As efforts to develop Article 6-compliant carbon markets step up and voluntary carbon market activities develop, host countries are becoming increasingly concerned about the impact that international carbon projects may have on their future.
While concerns differ from country to country, governments are interested in securing fair compensation for local communities involved in voluntary carbon projects, retaining some of the value generated by the international sale of carbon credits, and – most importantly – keeping enough of the carbon credits produced on their soil to be able to meet their Nationally Determined Contributions, the goals set by the Paris Agreement.
The Paris Agreement allows governments to reach their NDCs via different tools, including compliance markets, carbon taxes, and – under Article 6 – the retirement of carbon credits produced domestically or purchased on the international market.
Countries hosting carbon project activities worry that if too many carbon credits produced on domestic soil either as part of the VCM or the Article 6 sovereign carbon market are sold abroad, not enough may be left for local governments to reach their own NDC targets.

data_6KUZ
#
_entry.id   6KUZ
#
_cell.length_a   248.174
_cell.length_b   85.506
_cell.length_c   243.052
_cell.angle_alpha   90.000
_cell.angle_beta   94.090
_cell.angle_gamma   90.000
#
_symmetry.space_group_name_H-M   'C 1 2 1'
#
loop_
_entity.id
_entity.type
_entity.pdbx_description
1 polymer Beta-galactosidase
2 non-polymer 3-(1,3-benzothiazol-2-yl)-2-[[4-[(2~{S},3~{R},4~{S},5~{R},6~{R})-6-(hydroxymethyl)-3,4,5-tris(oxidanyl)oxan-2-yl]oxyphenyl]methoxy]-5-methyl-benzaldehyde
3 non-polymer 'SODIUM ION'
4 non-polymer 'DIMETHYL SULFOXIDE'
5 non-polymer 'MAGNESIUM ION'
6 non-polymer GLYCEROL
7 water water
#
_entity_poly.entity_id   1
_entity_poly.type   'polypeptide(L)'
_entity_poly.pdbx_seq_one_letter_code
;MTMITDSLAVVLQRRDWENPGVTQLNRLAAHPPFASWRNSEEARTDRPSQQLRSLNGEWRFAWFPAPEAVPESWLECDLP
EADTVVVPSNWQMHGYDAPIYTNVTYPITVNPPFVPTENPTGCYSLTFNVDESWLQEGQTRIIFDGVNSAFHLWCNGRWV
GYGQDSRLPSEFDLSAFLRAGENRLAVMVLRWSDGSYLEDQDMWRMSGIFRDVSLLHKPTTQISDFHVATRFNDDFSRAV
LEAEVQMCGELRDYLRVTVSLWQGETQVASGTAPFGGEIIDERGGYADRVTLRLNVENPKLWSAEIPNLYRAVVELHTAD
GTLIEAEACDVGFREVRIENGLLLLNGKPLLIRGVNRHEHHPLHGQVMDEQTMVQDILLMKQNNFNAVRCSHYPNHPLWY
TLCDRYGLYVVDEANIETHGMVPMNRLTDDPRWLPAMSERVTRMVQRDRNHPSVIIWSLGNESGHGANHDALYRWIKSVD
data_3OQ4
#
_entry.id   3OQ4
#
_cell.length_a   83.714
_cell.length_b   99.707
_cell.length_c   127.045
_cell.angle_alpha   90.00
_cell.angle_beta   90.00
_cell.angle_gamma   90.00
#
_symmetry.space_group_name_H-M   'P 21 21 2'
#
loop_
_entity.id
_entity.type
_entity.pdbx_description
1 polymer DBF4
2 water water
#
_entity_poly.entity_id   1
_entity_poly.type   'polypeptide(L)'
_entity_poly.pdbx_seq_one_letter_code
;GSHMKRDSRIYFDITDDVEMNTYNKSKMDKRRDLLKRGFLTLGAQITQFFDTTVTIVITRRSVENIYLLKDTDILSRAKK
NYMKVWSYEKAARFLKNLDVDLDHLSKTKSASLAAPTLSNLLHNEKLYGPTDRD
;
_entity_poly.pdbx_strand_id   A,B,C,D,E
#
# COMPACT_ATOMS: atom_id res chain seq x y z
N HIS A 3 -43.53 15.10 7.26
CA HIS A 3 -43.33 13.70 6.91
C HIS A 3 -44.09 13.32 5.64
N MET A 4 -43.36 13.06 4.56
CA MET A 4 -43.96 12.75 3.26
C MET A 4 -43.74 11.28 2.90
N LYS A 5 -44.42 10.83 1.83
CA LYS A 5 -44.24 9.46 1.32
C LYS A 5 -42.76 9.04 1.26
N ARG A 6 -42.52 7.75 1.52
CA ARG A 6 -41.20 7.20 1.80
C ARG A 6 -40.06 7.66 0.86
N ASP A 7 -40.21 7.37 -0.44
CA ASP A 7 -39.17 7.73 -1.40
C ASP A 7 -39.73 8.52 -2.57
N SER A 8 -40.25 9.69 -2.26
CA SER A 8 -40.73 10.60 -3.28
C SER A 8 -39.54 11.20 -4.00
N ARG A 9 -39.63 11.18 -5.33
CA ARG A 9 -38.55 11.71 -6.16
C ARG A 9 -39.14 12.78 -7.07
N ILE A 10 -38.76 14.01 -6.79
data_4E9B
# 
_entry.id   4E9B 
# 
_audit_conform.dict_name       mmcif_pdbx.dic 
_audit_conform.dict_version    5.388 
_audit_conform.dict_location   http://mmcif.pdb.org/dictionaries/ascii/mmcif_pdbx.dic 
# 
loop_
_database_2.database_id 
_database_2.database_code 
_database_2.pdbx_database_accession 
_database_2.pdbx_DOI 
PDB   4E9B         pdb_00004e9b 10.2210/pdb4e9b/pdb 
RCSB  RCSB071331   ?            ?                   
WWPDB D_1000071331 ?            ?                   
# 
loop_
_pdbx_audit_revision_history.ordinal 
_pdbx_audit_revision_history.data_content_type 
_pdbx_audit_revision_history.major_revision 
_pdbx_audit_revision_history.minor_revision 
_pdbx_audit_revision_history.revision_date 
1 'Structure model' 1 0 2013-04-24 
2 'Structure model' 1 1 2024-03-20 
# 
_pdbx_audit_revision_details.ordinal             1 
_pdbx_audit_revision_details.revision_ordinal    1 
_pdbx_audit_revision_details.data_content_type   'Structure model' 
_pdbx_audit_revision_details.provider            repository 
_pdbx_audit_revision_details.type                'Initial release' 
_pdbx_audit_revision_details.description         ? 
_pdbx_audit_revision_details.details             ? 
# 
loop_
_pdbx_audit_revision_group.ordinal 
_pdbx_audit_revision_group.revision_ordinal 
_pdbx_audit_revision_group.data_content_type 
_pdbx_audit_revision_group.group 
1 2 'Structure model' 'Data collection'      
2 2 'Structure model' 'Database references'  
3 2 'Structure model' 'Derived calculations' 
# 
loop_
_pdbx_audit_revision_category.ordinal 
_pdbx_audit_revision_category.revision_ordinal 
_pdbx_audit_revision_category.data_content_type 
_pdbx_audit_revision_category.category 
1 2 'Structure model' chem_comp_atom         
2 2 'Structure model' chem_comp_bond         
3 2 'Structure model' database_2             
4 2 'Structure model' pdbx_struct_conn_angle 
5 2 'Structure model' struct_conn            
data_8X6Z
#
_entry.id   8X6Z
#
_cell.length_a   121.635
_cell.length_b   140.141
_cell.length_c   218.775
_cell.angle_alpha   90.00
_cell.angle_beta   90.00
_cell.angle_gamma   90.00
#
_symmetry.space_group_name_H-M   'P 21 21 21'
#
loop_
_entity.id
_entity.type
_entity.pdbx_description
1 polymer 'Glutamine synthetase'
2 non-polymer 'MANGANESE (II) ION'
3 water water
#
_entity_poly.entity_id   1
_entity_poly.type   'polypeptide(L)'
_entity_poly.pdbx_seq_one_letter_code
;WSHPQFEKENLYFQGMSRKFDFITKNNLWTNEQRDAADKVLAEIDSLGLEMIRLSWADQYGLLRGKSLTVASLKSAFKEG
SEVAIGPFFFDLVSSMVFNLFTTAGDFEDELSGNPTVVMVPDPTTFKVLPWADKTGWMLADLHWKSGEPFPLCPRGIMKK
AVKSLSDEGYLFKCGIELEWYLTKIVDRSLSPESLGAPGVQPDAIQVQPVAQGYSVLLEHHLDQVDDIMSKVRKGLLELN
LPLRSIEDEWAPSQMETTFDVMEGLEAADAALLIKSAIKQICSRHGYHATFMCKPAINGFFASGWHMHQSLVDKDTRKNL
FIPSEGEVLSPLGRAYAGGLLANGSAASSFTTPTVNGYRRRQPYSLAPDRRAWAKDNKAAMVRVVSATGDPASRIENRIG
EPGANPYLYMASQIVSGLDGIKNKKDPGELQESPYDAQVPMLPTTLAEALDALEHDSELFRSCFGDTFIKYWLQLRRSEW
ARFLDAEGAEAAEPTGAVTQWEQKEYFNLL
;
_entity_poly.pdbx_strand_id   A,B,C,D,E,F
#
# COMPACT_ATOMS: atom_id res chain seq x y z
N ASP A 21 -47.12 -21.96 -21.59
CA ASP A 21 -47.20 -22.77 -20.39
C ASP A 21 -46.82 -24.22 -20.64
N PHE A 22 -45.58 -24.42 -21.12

These concerns have prompted host countries such as Papua New Guinea, Indonesia and Honduras to introduce moratoriums on carbon activities. Observers say more countries may follow.
“We are entering a new phase of carbon markets,” said Hugh Salway, head of markets at project certifier Gold Standard. “More governments may take steps that affect the voluntary market in the next months, some of which may present opportunities for investors and some may come with risks.”
Papua New Guinea halted all the forestry projects on its soil in March. Indonesia followed suit in April with a temporary halt on some carbon activities, including non-nature-based ones, saying it intended to align all activities on its soil with national policies. Honduras also introduced a moratorium in June on all nature-based voluntary carbon projects.
Honduras Deputy Environment Minister Michael Stufkens told S&P Global Commodity Insights their government needed to tackle the risks and conflicts associated with the recent escalation in the sale of forest carbon credits in the national territory “at unfair and obscure prices.”
He also highlighted the need to have “a clear panorama of our national carbon stock” to implement the country’s NDCs and “a defined legal framework” to avoid opening to voluntary carbon markets in a counterproductive way. The moratorium would be lifted once the Honduran government completes its strategy and regulation of the sector.
Retain emission reductions
“Host countries are trying to figure out what is the best strategy to reach their NDCs,” said Kevin Conrad, executive director at the Coalition of Rainforest Nations, an NGO.